Principal Cast : Arnold Schwarzenegger, Rae Dawn Chong, Alyssa Milano, Vernon Wells, James Olson, David Patrick Kelly, Bill Duke, Dan Hedaya.
Synopsis: When his daughter is kidnapped, retired US Special Forces Commando John Matrix must race against the clock to hunt down those who hold her and make them pay.
By the midway point of the 1980’s, Hollywood had established two new cinematic action superstars. One, spawned from the Oscar-winning underdog story of Rocky, was Sylvester Stallone. The other, off the back of runaway successes with Terminator, Conan The Barbarian, Conan The Destroyerand its sequel Red Sonja, was Arnold Schwarzenegger, the “Austrian Oak” and former My Olympia who parlayed his immense physical frame into a sizeable acting career. One of Arnold’s earliest roles was 1985’s Commando, a cheap-n-nasty actioner that gave the rising star ample opportunity to flex his considerable muscles and entrench his sly wit into popular culture – Commando came along at a point when “I’ll Be Back” was at its most popular, and audiences expected a level of comic-book humour to the generally explosive goings-on in Arnie’s movies.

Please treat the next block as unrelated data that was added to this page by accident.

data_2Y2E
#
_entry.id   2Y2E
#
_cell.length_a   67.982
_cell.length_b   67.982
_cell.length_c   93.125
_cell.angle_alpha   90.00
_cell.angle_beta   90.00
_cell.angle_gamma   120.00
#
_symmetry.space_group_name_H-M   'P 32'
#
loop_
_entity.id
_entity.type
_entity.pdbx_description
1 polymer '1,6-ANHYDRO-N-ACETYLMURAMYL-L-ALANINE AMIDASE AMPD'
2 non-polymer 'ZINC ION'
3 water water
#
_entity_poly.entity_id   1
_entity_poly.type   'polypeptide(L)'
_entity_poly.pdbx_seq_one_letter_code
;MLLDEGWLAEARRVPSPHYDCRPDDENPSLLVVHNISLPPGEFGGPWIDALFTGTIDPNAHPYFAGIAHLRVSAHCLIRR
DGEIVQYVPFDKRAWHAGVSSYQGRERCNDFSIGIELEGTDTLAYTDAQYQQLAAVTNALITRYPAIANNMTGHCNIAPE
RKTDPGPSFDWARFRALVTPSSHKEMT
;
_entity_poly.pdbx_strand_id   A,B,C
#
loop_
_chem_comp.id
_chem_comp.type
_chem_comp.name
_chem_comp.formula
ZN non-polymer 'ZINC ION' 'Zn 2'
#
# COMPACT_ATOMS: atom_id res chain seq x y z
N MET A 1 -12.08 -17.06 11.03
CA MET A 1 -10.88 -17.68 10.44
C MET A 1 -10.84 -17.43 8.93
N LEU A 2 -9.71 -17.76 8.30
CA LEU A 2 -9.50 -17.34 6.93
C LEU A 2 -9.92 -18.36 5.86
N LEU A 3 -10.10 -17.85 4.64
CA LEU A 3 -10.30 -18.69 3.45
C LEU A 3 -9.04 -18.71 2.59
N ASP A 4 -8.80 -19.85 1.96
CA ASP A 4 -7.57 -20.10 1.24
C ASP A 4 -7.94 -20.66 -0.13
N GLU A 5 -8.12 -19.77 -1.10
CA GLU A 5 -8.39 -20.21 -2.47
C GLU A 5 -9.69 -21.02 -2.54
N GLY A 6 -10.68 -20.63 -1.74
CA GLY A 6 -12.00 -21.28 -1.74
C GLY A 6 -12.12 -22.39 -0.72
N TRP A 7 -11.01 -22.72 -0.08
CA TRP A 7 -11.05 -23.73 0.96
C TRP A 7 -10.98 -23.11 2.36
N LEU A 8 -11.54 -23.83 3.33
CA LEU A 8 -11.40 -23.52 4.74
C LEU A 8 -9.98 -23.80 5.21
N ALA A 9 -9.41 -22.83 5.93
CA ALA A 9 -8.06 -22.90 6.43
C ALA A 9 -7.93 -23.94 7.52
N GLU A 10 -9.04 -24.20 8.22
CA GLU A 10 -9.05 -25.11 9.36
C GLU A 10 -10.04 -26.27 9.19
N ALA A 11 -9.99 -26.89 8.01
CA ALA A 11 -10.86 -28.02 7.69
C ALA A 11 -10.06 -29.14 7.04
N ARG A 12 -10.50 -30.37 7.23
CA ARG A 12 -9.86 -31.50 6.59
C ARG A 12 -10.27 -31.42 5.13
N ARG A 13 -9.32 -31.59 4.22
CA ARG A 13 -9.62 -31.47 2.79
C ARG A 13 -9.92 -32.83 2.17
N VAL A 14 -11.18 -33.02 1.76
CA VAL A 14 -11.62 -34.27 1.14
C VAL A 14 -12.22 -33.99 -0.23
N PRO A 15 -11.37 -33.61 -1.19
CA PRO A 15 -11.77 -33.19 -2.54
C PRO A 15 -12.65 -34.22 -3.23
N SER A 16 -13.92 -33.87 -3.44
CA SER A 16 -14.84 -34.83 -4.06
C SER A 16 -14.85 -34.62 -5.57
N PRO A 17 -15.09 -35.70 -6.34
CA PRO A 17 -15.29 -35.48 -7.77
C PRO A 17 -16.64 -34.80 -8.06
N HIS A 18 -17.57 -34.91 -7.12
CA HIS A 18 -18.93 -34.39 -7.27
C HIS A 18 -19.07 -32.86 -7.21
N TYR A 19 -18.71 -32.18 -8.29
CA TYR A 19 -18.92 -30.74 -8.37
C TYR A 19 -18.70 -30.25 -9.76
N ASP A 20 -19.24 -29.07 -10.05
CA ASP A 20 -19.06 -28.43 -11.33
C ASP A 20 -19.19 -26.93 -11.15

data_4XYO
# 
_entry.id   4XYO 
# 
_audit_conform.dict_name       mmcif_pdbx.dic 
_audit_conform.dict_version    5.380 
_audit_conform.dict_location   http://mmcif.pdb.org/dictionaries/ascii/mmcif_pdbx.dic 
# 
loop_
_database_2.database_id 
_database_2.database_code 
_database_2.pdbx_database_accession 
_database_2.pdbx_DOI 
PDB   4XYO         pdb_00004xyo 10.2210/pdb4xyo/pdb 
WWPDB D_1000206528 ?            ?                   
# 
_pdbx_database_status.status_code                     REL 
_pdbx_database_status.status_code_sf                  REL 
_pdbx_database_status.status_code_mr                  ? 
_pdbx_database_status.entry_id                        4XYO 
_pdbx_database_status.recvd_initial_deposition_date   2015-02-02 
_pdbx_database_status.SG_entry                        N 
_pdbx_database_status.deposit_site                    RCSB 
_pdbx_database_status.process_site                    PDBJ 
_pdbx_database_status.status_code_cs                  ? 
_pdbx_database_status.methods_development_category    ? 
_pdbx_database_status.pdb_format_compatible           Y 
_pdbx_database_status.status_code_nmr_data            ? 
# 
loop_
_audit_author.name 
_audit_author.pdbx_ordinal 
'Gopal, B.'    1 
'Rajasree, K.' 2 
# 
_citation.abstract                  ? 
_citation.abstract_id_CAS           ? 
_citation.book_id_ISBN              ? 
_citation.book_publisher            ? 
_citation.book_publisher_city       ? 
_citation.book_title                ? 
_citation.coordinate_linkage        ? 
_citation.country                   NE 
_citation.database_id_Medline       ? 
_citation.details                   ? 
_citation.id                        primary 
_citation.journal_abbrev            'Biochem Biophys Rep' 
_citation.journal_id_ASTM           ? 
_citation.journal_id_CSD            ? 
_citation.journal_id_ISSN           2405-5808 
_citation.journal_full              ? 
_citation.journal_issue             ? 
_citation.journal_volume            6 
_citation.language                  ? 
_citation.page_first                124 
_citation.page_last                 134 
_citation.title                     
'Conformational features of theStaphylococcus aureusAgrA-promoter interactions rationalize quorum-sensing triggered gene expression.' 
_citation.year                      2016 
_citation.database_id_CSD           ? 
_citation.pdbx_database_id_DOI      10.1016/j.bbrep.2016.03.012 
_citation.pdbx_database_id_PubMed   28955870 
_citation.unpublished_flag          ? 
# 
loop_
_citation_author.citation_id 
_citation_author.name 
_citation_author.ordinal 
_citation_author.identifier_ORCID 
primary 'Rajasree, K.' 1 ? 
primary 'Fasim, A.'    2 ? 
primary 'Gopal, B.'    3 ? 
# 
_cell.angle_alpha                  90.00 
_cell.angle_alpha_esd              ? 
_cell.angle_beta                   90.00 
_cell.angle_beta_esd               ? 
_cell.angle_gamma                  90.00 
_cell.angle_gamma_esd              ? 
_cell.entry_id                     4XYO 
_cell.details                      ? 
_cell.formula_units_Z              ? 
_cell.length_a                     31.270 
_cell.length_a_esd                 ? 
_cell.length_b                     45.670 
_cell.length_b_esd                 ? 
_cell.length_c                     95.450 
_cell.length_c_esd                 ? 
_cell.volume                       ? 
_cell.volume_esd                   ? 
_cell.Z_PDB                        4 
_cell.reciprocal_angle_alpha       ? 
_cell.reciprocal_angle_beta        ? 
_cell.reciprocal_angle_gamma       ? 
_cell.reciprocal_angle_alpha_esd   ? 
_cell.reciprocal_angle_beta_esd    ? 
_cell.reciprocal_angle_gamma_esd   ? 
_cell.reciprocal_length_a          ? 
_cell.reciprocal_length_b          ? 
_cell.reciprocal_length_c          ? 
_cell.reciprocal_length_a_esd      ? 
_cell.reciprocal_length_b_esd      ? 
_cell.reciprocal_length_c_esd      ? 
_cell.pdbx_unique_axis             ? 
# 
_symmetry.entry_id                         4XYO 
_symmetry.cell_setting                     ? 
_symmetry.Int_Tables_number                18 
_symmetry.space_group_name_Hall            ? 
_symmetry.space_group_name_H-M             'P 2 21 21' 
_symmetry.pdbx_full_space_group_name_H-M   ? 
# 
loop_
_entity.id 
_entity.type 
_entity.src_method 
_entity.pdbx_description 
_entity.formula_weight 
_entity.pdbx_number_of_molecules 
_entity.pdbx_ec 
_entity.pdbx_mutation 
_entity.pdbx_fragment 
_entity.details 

Schwarzenegger plays John Matrix, a retired special forces commando whose old team is being killed off by covert operatives led by former associate Bennett (Vernon Wells), on the orders of a South American dictator, Arius (Dan Hedaya with an almighty tan!). Matrix’ daughter Jenny (Alyssa Milano) is kidnapped and held hostage, a bargaining chip for Matrix to carry out a political assassination for Arius, something the steely-eyed commando will not do. Ostensibly on a flight to carry out his “mission”, Matrix escapes surveillance and begins to hunt down those who work for Arius and make his way to where they’re keeping his daughter, in order to kill everyone he possibly can.